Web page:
She also mentioned that conventional cars sometimes make the trip down Schofield Pass, but I still doubt that it happens very often. I also bet they don't come through unscathed, and that none go up the pass.
Then she told us where to camp, just upstream of the town... We only had one water crossing to deal with to get there, though it did have a log in it. We slept that night on the banks of the Crystal River, thankful for how well things had gone that day.
I've been back there a couple times since in a 4WD vehicle, and I've even ascended Schofield Pass in a 4WD. It's not an easy road, even with a 4WD. The bumps knock the wind out of you, and in places I remember the vehicle shuddering, shaking, sliding, and bumping so bad that my vision blurred. I had to keep my foot hard on the gas, and steer away from the edge.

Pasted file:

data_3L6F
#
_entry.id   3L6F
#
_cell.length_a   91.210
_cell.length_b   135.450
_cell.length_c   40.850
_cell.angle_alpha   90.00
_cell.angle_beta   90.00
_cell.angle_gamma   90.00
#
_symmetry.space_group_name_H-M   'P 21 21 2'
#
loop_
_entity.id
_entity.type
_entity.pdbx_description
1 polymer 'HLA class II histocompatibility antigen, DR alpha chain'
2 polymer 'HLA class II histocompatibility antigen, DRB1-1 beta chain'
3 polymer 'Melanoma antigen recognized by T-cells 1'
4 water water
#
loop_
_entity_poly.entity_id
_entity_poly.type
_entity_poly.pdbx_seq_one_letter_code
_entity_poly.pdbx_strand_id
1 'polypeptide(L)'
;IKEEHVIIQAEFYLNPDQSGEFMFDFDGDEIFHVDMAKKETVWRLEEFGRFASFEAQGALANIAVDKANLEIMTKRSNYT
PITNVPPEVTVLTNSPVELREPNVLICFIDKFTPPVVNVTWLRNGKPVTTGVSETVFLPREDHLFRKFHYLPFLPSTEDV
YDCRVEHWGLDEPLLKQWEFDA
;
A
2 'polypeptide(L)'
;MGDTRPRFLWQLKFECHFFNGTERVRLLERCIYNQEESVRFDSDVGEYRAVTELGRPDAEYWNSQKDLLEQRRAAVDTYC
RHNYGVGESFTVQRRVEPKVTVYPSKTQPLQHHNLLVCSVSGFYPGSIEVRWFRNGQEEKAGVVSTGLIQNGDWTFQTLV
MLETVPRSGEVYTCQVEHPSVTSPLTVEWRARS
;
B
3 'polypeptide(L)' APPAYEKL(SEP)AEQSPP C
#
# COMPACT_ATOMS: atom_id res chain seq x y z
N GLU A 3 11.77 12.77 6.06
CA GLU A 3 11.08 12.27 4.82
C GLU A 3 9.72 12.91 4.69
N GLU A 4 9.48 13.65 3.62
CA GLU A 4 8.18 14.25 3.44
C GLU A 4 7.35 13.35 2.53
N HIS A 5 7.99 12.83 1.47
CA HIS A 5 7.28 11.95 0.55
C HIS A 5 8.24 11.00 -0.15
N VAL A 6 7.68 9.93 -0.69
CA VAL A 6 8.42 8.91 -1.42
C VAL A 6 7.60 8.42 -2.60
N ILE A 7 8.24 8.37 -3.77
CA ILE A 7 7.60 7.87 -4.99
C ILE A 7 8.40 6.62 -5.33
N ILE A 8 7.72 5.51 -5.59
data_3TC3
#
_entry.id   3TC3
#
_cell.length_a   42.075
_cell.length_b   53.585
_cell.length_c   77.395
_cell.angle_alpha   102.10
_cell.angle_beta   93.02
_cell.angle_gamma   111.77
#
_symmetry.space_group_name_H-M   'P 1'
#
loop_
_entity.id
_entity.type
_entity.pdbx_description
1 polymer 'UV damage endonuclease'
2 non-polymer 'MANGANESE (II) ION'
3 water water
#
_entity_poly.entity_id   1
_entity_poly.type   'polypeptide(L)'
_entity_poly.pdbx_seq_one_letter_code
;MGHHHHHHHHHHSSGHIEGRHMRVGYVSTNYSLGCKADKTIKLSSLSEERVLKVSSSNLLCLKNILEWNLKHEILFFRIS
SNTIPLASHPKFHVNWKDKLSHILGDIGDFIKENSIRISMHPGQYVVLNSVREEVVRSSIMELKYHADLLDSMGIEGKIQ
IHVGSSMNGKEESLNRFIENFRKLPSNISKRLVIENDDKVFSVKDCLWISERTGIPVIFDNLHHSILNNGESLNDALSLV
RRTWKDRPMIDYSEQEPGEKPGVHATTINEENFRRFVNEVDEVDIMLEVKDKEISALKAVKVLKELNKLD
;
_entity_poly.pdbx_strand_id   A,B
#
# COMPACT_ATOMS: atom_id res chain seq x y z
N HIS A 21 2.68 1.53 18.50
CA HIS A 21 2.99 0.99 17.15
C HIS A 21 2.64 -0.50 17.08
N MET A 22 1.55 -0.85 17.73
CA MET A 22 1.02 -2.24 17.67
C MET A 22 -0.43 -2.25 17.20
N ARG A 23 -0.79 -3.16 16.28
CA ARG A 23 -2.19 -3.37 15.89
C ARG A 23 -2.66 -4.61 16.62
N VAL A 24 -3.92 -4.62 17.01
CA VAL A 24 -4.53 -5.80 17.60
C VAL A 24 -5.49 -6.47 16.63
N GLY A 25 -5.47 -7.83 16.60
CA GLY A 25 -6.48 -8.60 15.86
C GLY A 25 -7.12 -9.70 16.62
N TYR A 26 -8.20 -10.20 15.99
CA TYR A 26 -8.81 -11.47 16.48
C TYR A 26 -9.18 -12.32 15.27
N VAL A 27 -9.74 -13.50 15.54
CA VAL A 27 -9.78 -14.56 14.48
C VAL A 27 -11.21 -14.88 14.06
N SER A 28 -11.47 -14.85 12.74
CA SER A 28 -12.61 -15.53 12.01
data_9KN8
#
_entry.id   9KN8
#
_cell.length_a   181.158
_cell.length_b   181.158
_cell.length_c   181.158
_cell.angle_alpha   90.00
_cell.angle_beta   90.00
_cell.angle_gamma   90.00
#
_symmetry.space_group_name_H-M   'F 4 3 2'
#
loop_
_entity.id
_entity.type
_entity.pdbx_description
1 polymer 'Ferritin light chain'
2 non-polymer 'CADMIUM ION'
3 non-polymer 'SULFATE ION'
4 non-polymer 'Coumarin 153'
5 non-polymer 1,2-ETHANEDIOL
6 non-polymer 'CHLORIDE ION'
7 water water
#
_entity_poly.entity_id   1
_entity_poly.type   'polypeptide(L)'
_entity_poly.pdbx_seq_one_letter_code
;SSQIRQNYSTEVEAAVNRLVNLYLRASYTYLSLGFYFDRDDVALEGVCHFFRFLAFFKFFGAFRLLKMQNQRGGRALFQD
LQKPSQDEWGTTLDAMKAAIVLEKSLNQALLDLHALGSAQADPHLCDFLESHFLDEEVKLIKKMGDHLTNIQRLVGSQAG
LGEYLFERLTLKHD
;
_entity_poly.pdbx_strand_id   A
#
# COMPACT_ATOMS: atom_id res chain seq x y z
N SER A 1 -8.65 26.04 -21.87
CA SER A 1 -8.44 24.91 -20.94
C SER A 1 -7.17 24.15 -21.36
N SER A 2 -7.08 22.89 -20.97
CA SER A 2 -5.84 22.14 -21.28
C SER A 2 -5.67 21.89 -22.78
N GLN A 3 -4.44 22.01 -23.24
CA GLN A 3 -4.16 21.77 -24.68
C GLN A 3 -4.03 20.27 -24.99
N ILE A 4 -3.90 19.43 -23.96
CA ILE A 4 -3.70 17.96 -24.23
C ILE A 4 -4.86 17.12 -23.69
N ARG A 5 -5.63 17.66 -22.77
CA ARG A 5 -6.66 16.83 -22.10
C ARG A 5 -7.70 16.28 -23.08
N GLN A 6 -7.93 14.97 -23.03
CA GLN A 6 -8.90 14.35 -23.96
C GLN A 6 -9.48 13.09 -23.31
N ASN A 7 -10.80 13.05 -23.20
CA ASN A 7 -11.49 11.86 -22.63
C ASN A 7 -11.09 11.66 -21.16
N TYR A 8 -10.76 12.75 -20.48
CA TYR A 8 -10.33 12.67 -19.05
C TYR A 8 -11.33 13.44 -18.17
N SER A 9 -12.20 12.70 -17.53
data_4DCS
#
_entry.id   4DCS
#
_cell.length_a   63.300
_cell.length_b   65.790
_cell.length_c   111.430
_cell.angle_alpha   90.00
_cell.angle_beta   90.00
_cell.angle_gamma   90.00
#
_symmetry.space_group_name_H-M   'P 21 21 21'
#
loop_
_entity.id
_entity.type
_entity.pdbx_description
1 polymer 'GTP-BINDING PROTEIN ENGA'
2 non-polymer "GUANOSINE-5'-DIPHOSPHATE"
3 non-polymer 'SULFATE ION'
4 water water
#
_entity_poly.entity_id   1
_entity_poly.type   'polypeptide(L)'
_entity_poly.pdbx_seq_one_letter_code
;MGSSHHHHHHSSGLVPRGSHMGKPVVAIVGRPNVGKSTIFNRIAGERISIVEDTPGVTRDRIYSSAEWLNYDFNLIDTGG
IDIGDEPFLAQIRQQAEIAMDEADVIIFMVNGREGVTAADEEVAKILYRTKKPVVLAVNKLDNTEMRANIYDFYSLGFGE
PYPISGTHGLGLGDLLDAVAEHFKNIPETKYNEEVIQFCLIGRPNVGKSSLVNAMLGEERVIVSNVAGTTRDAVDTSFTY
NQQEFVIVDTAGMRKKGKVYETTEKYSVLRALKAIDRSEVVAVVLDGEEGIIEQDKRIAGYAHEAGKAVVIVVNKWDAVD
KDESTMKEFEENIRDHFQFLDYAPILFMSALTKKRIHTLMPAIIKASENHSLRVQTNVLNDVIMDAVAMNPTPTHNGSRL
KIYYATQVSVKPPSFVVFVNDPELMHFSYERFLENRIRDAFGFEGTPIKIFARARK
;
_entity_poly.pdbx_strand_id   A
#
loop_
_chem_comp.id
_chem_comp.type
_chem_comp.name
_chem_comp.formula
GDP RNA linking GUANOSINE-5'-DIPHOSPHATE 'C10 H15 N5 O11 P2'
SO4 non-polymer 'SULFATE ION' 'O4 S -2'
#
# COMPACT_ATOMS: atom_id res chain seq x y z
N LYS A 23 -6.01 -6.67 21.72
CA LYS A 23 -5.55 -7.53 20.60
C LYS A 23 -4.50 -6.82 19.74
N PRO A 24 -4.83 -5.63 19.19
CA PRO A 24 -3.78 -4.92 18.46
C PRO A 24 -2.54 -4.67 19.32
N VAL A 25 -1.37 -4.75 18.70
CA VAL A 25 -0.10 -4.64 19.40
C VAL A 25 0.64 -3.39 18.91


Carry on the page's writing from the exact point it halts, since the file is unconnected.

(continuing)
But the story above is still vivid in my mind. It was my first big trip on a motorcycle, and an example of how things can go really wrong, and really right, all in the same day. And of using a motorcycle in totally inappropriate ways.
Oh, on getting out the next day - we continued west to Marble. Not for street bikes either, still a four-wheel-drive road, but seemed like a highway compared with where we'd been.
I'd really like to do this again someday, on a suitable dual-purpose bike, or a mountain bike, or on foot. Probably uphill, to keep speeds down. But I'm really not in any hurry...
PS - Yes, of course I have photos. One of my favorites is my KZ-650 crossing the Crystal River, water up to the points cover. Will post here if folks are curious....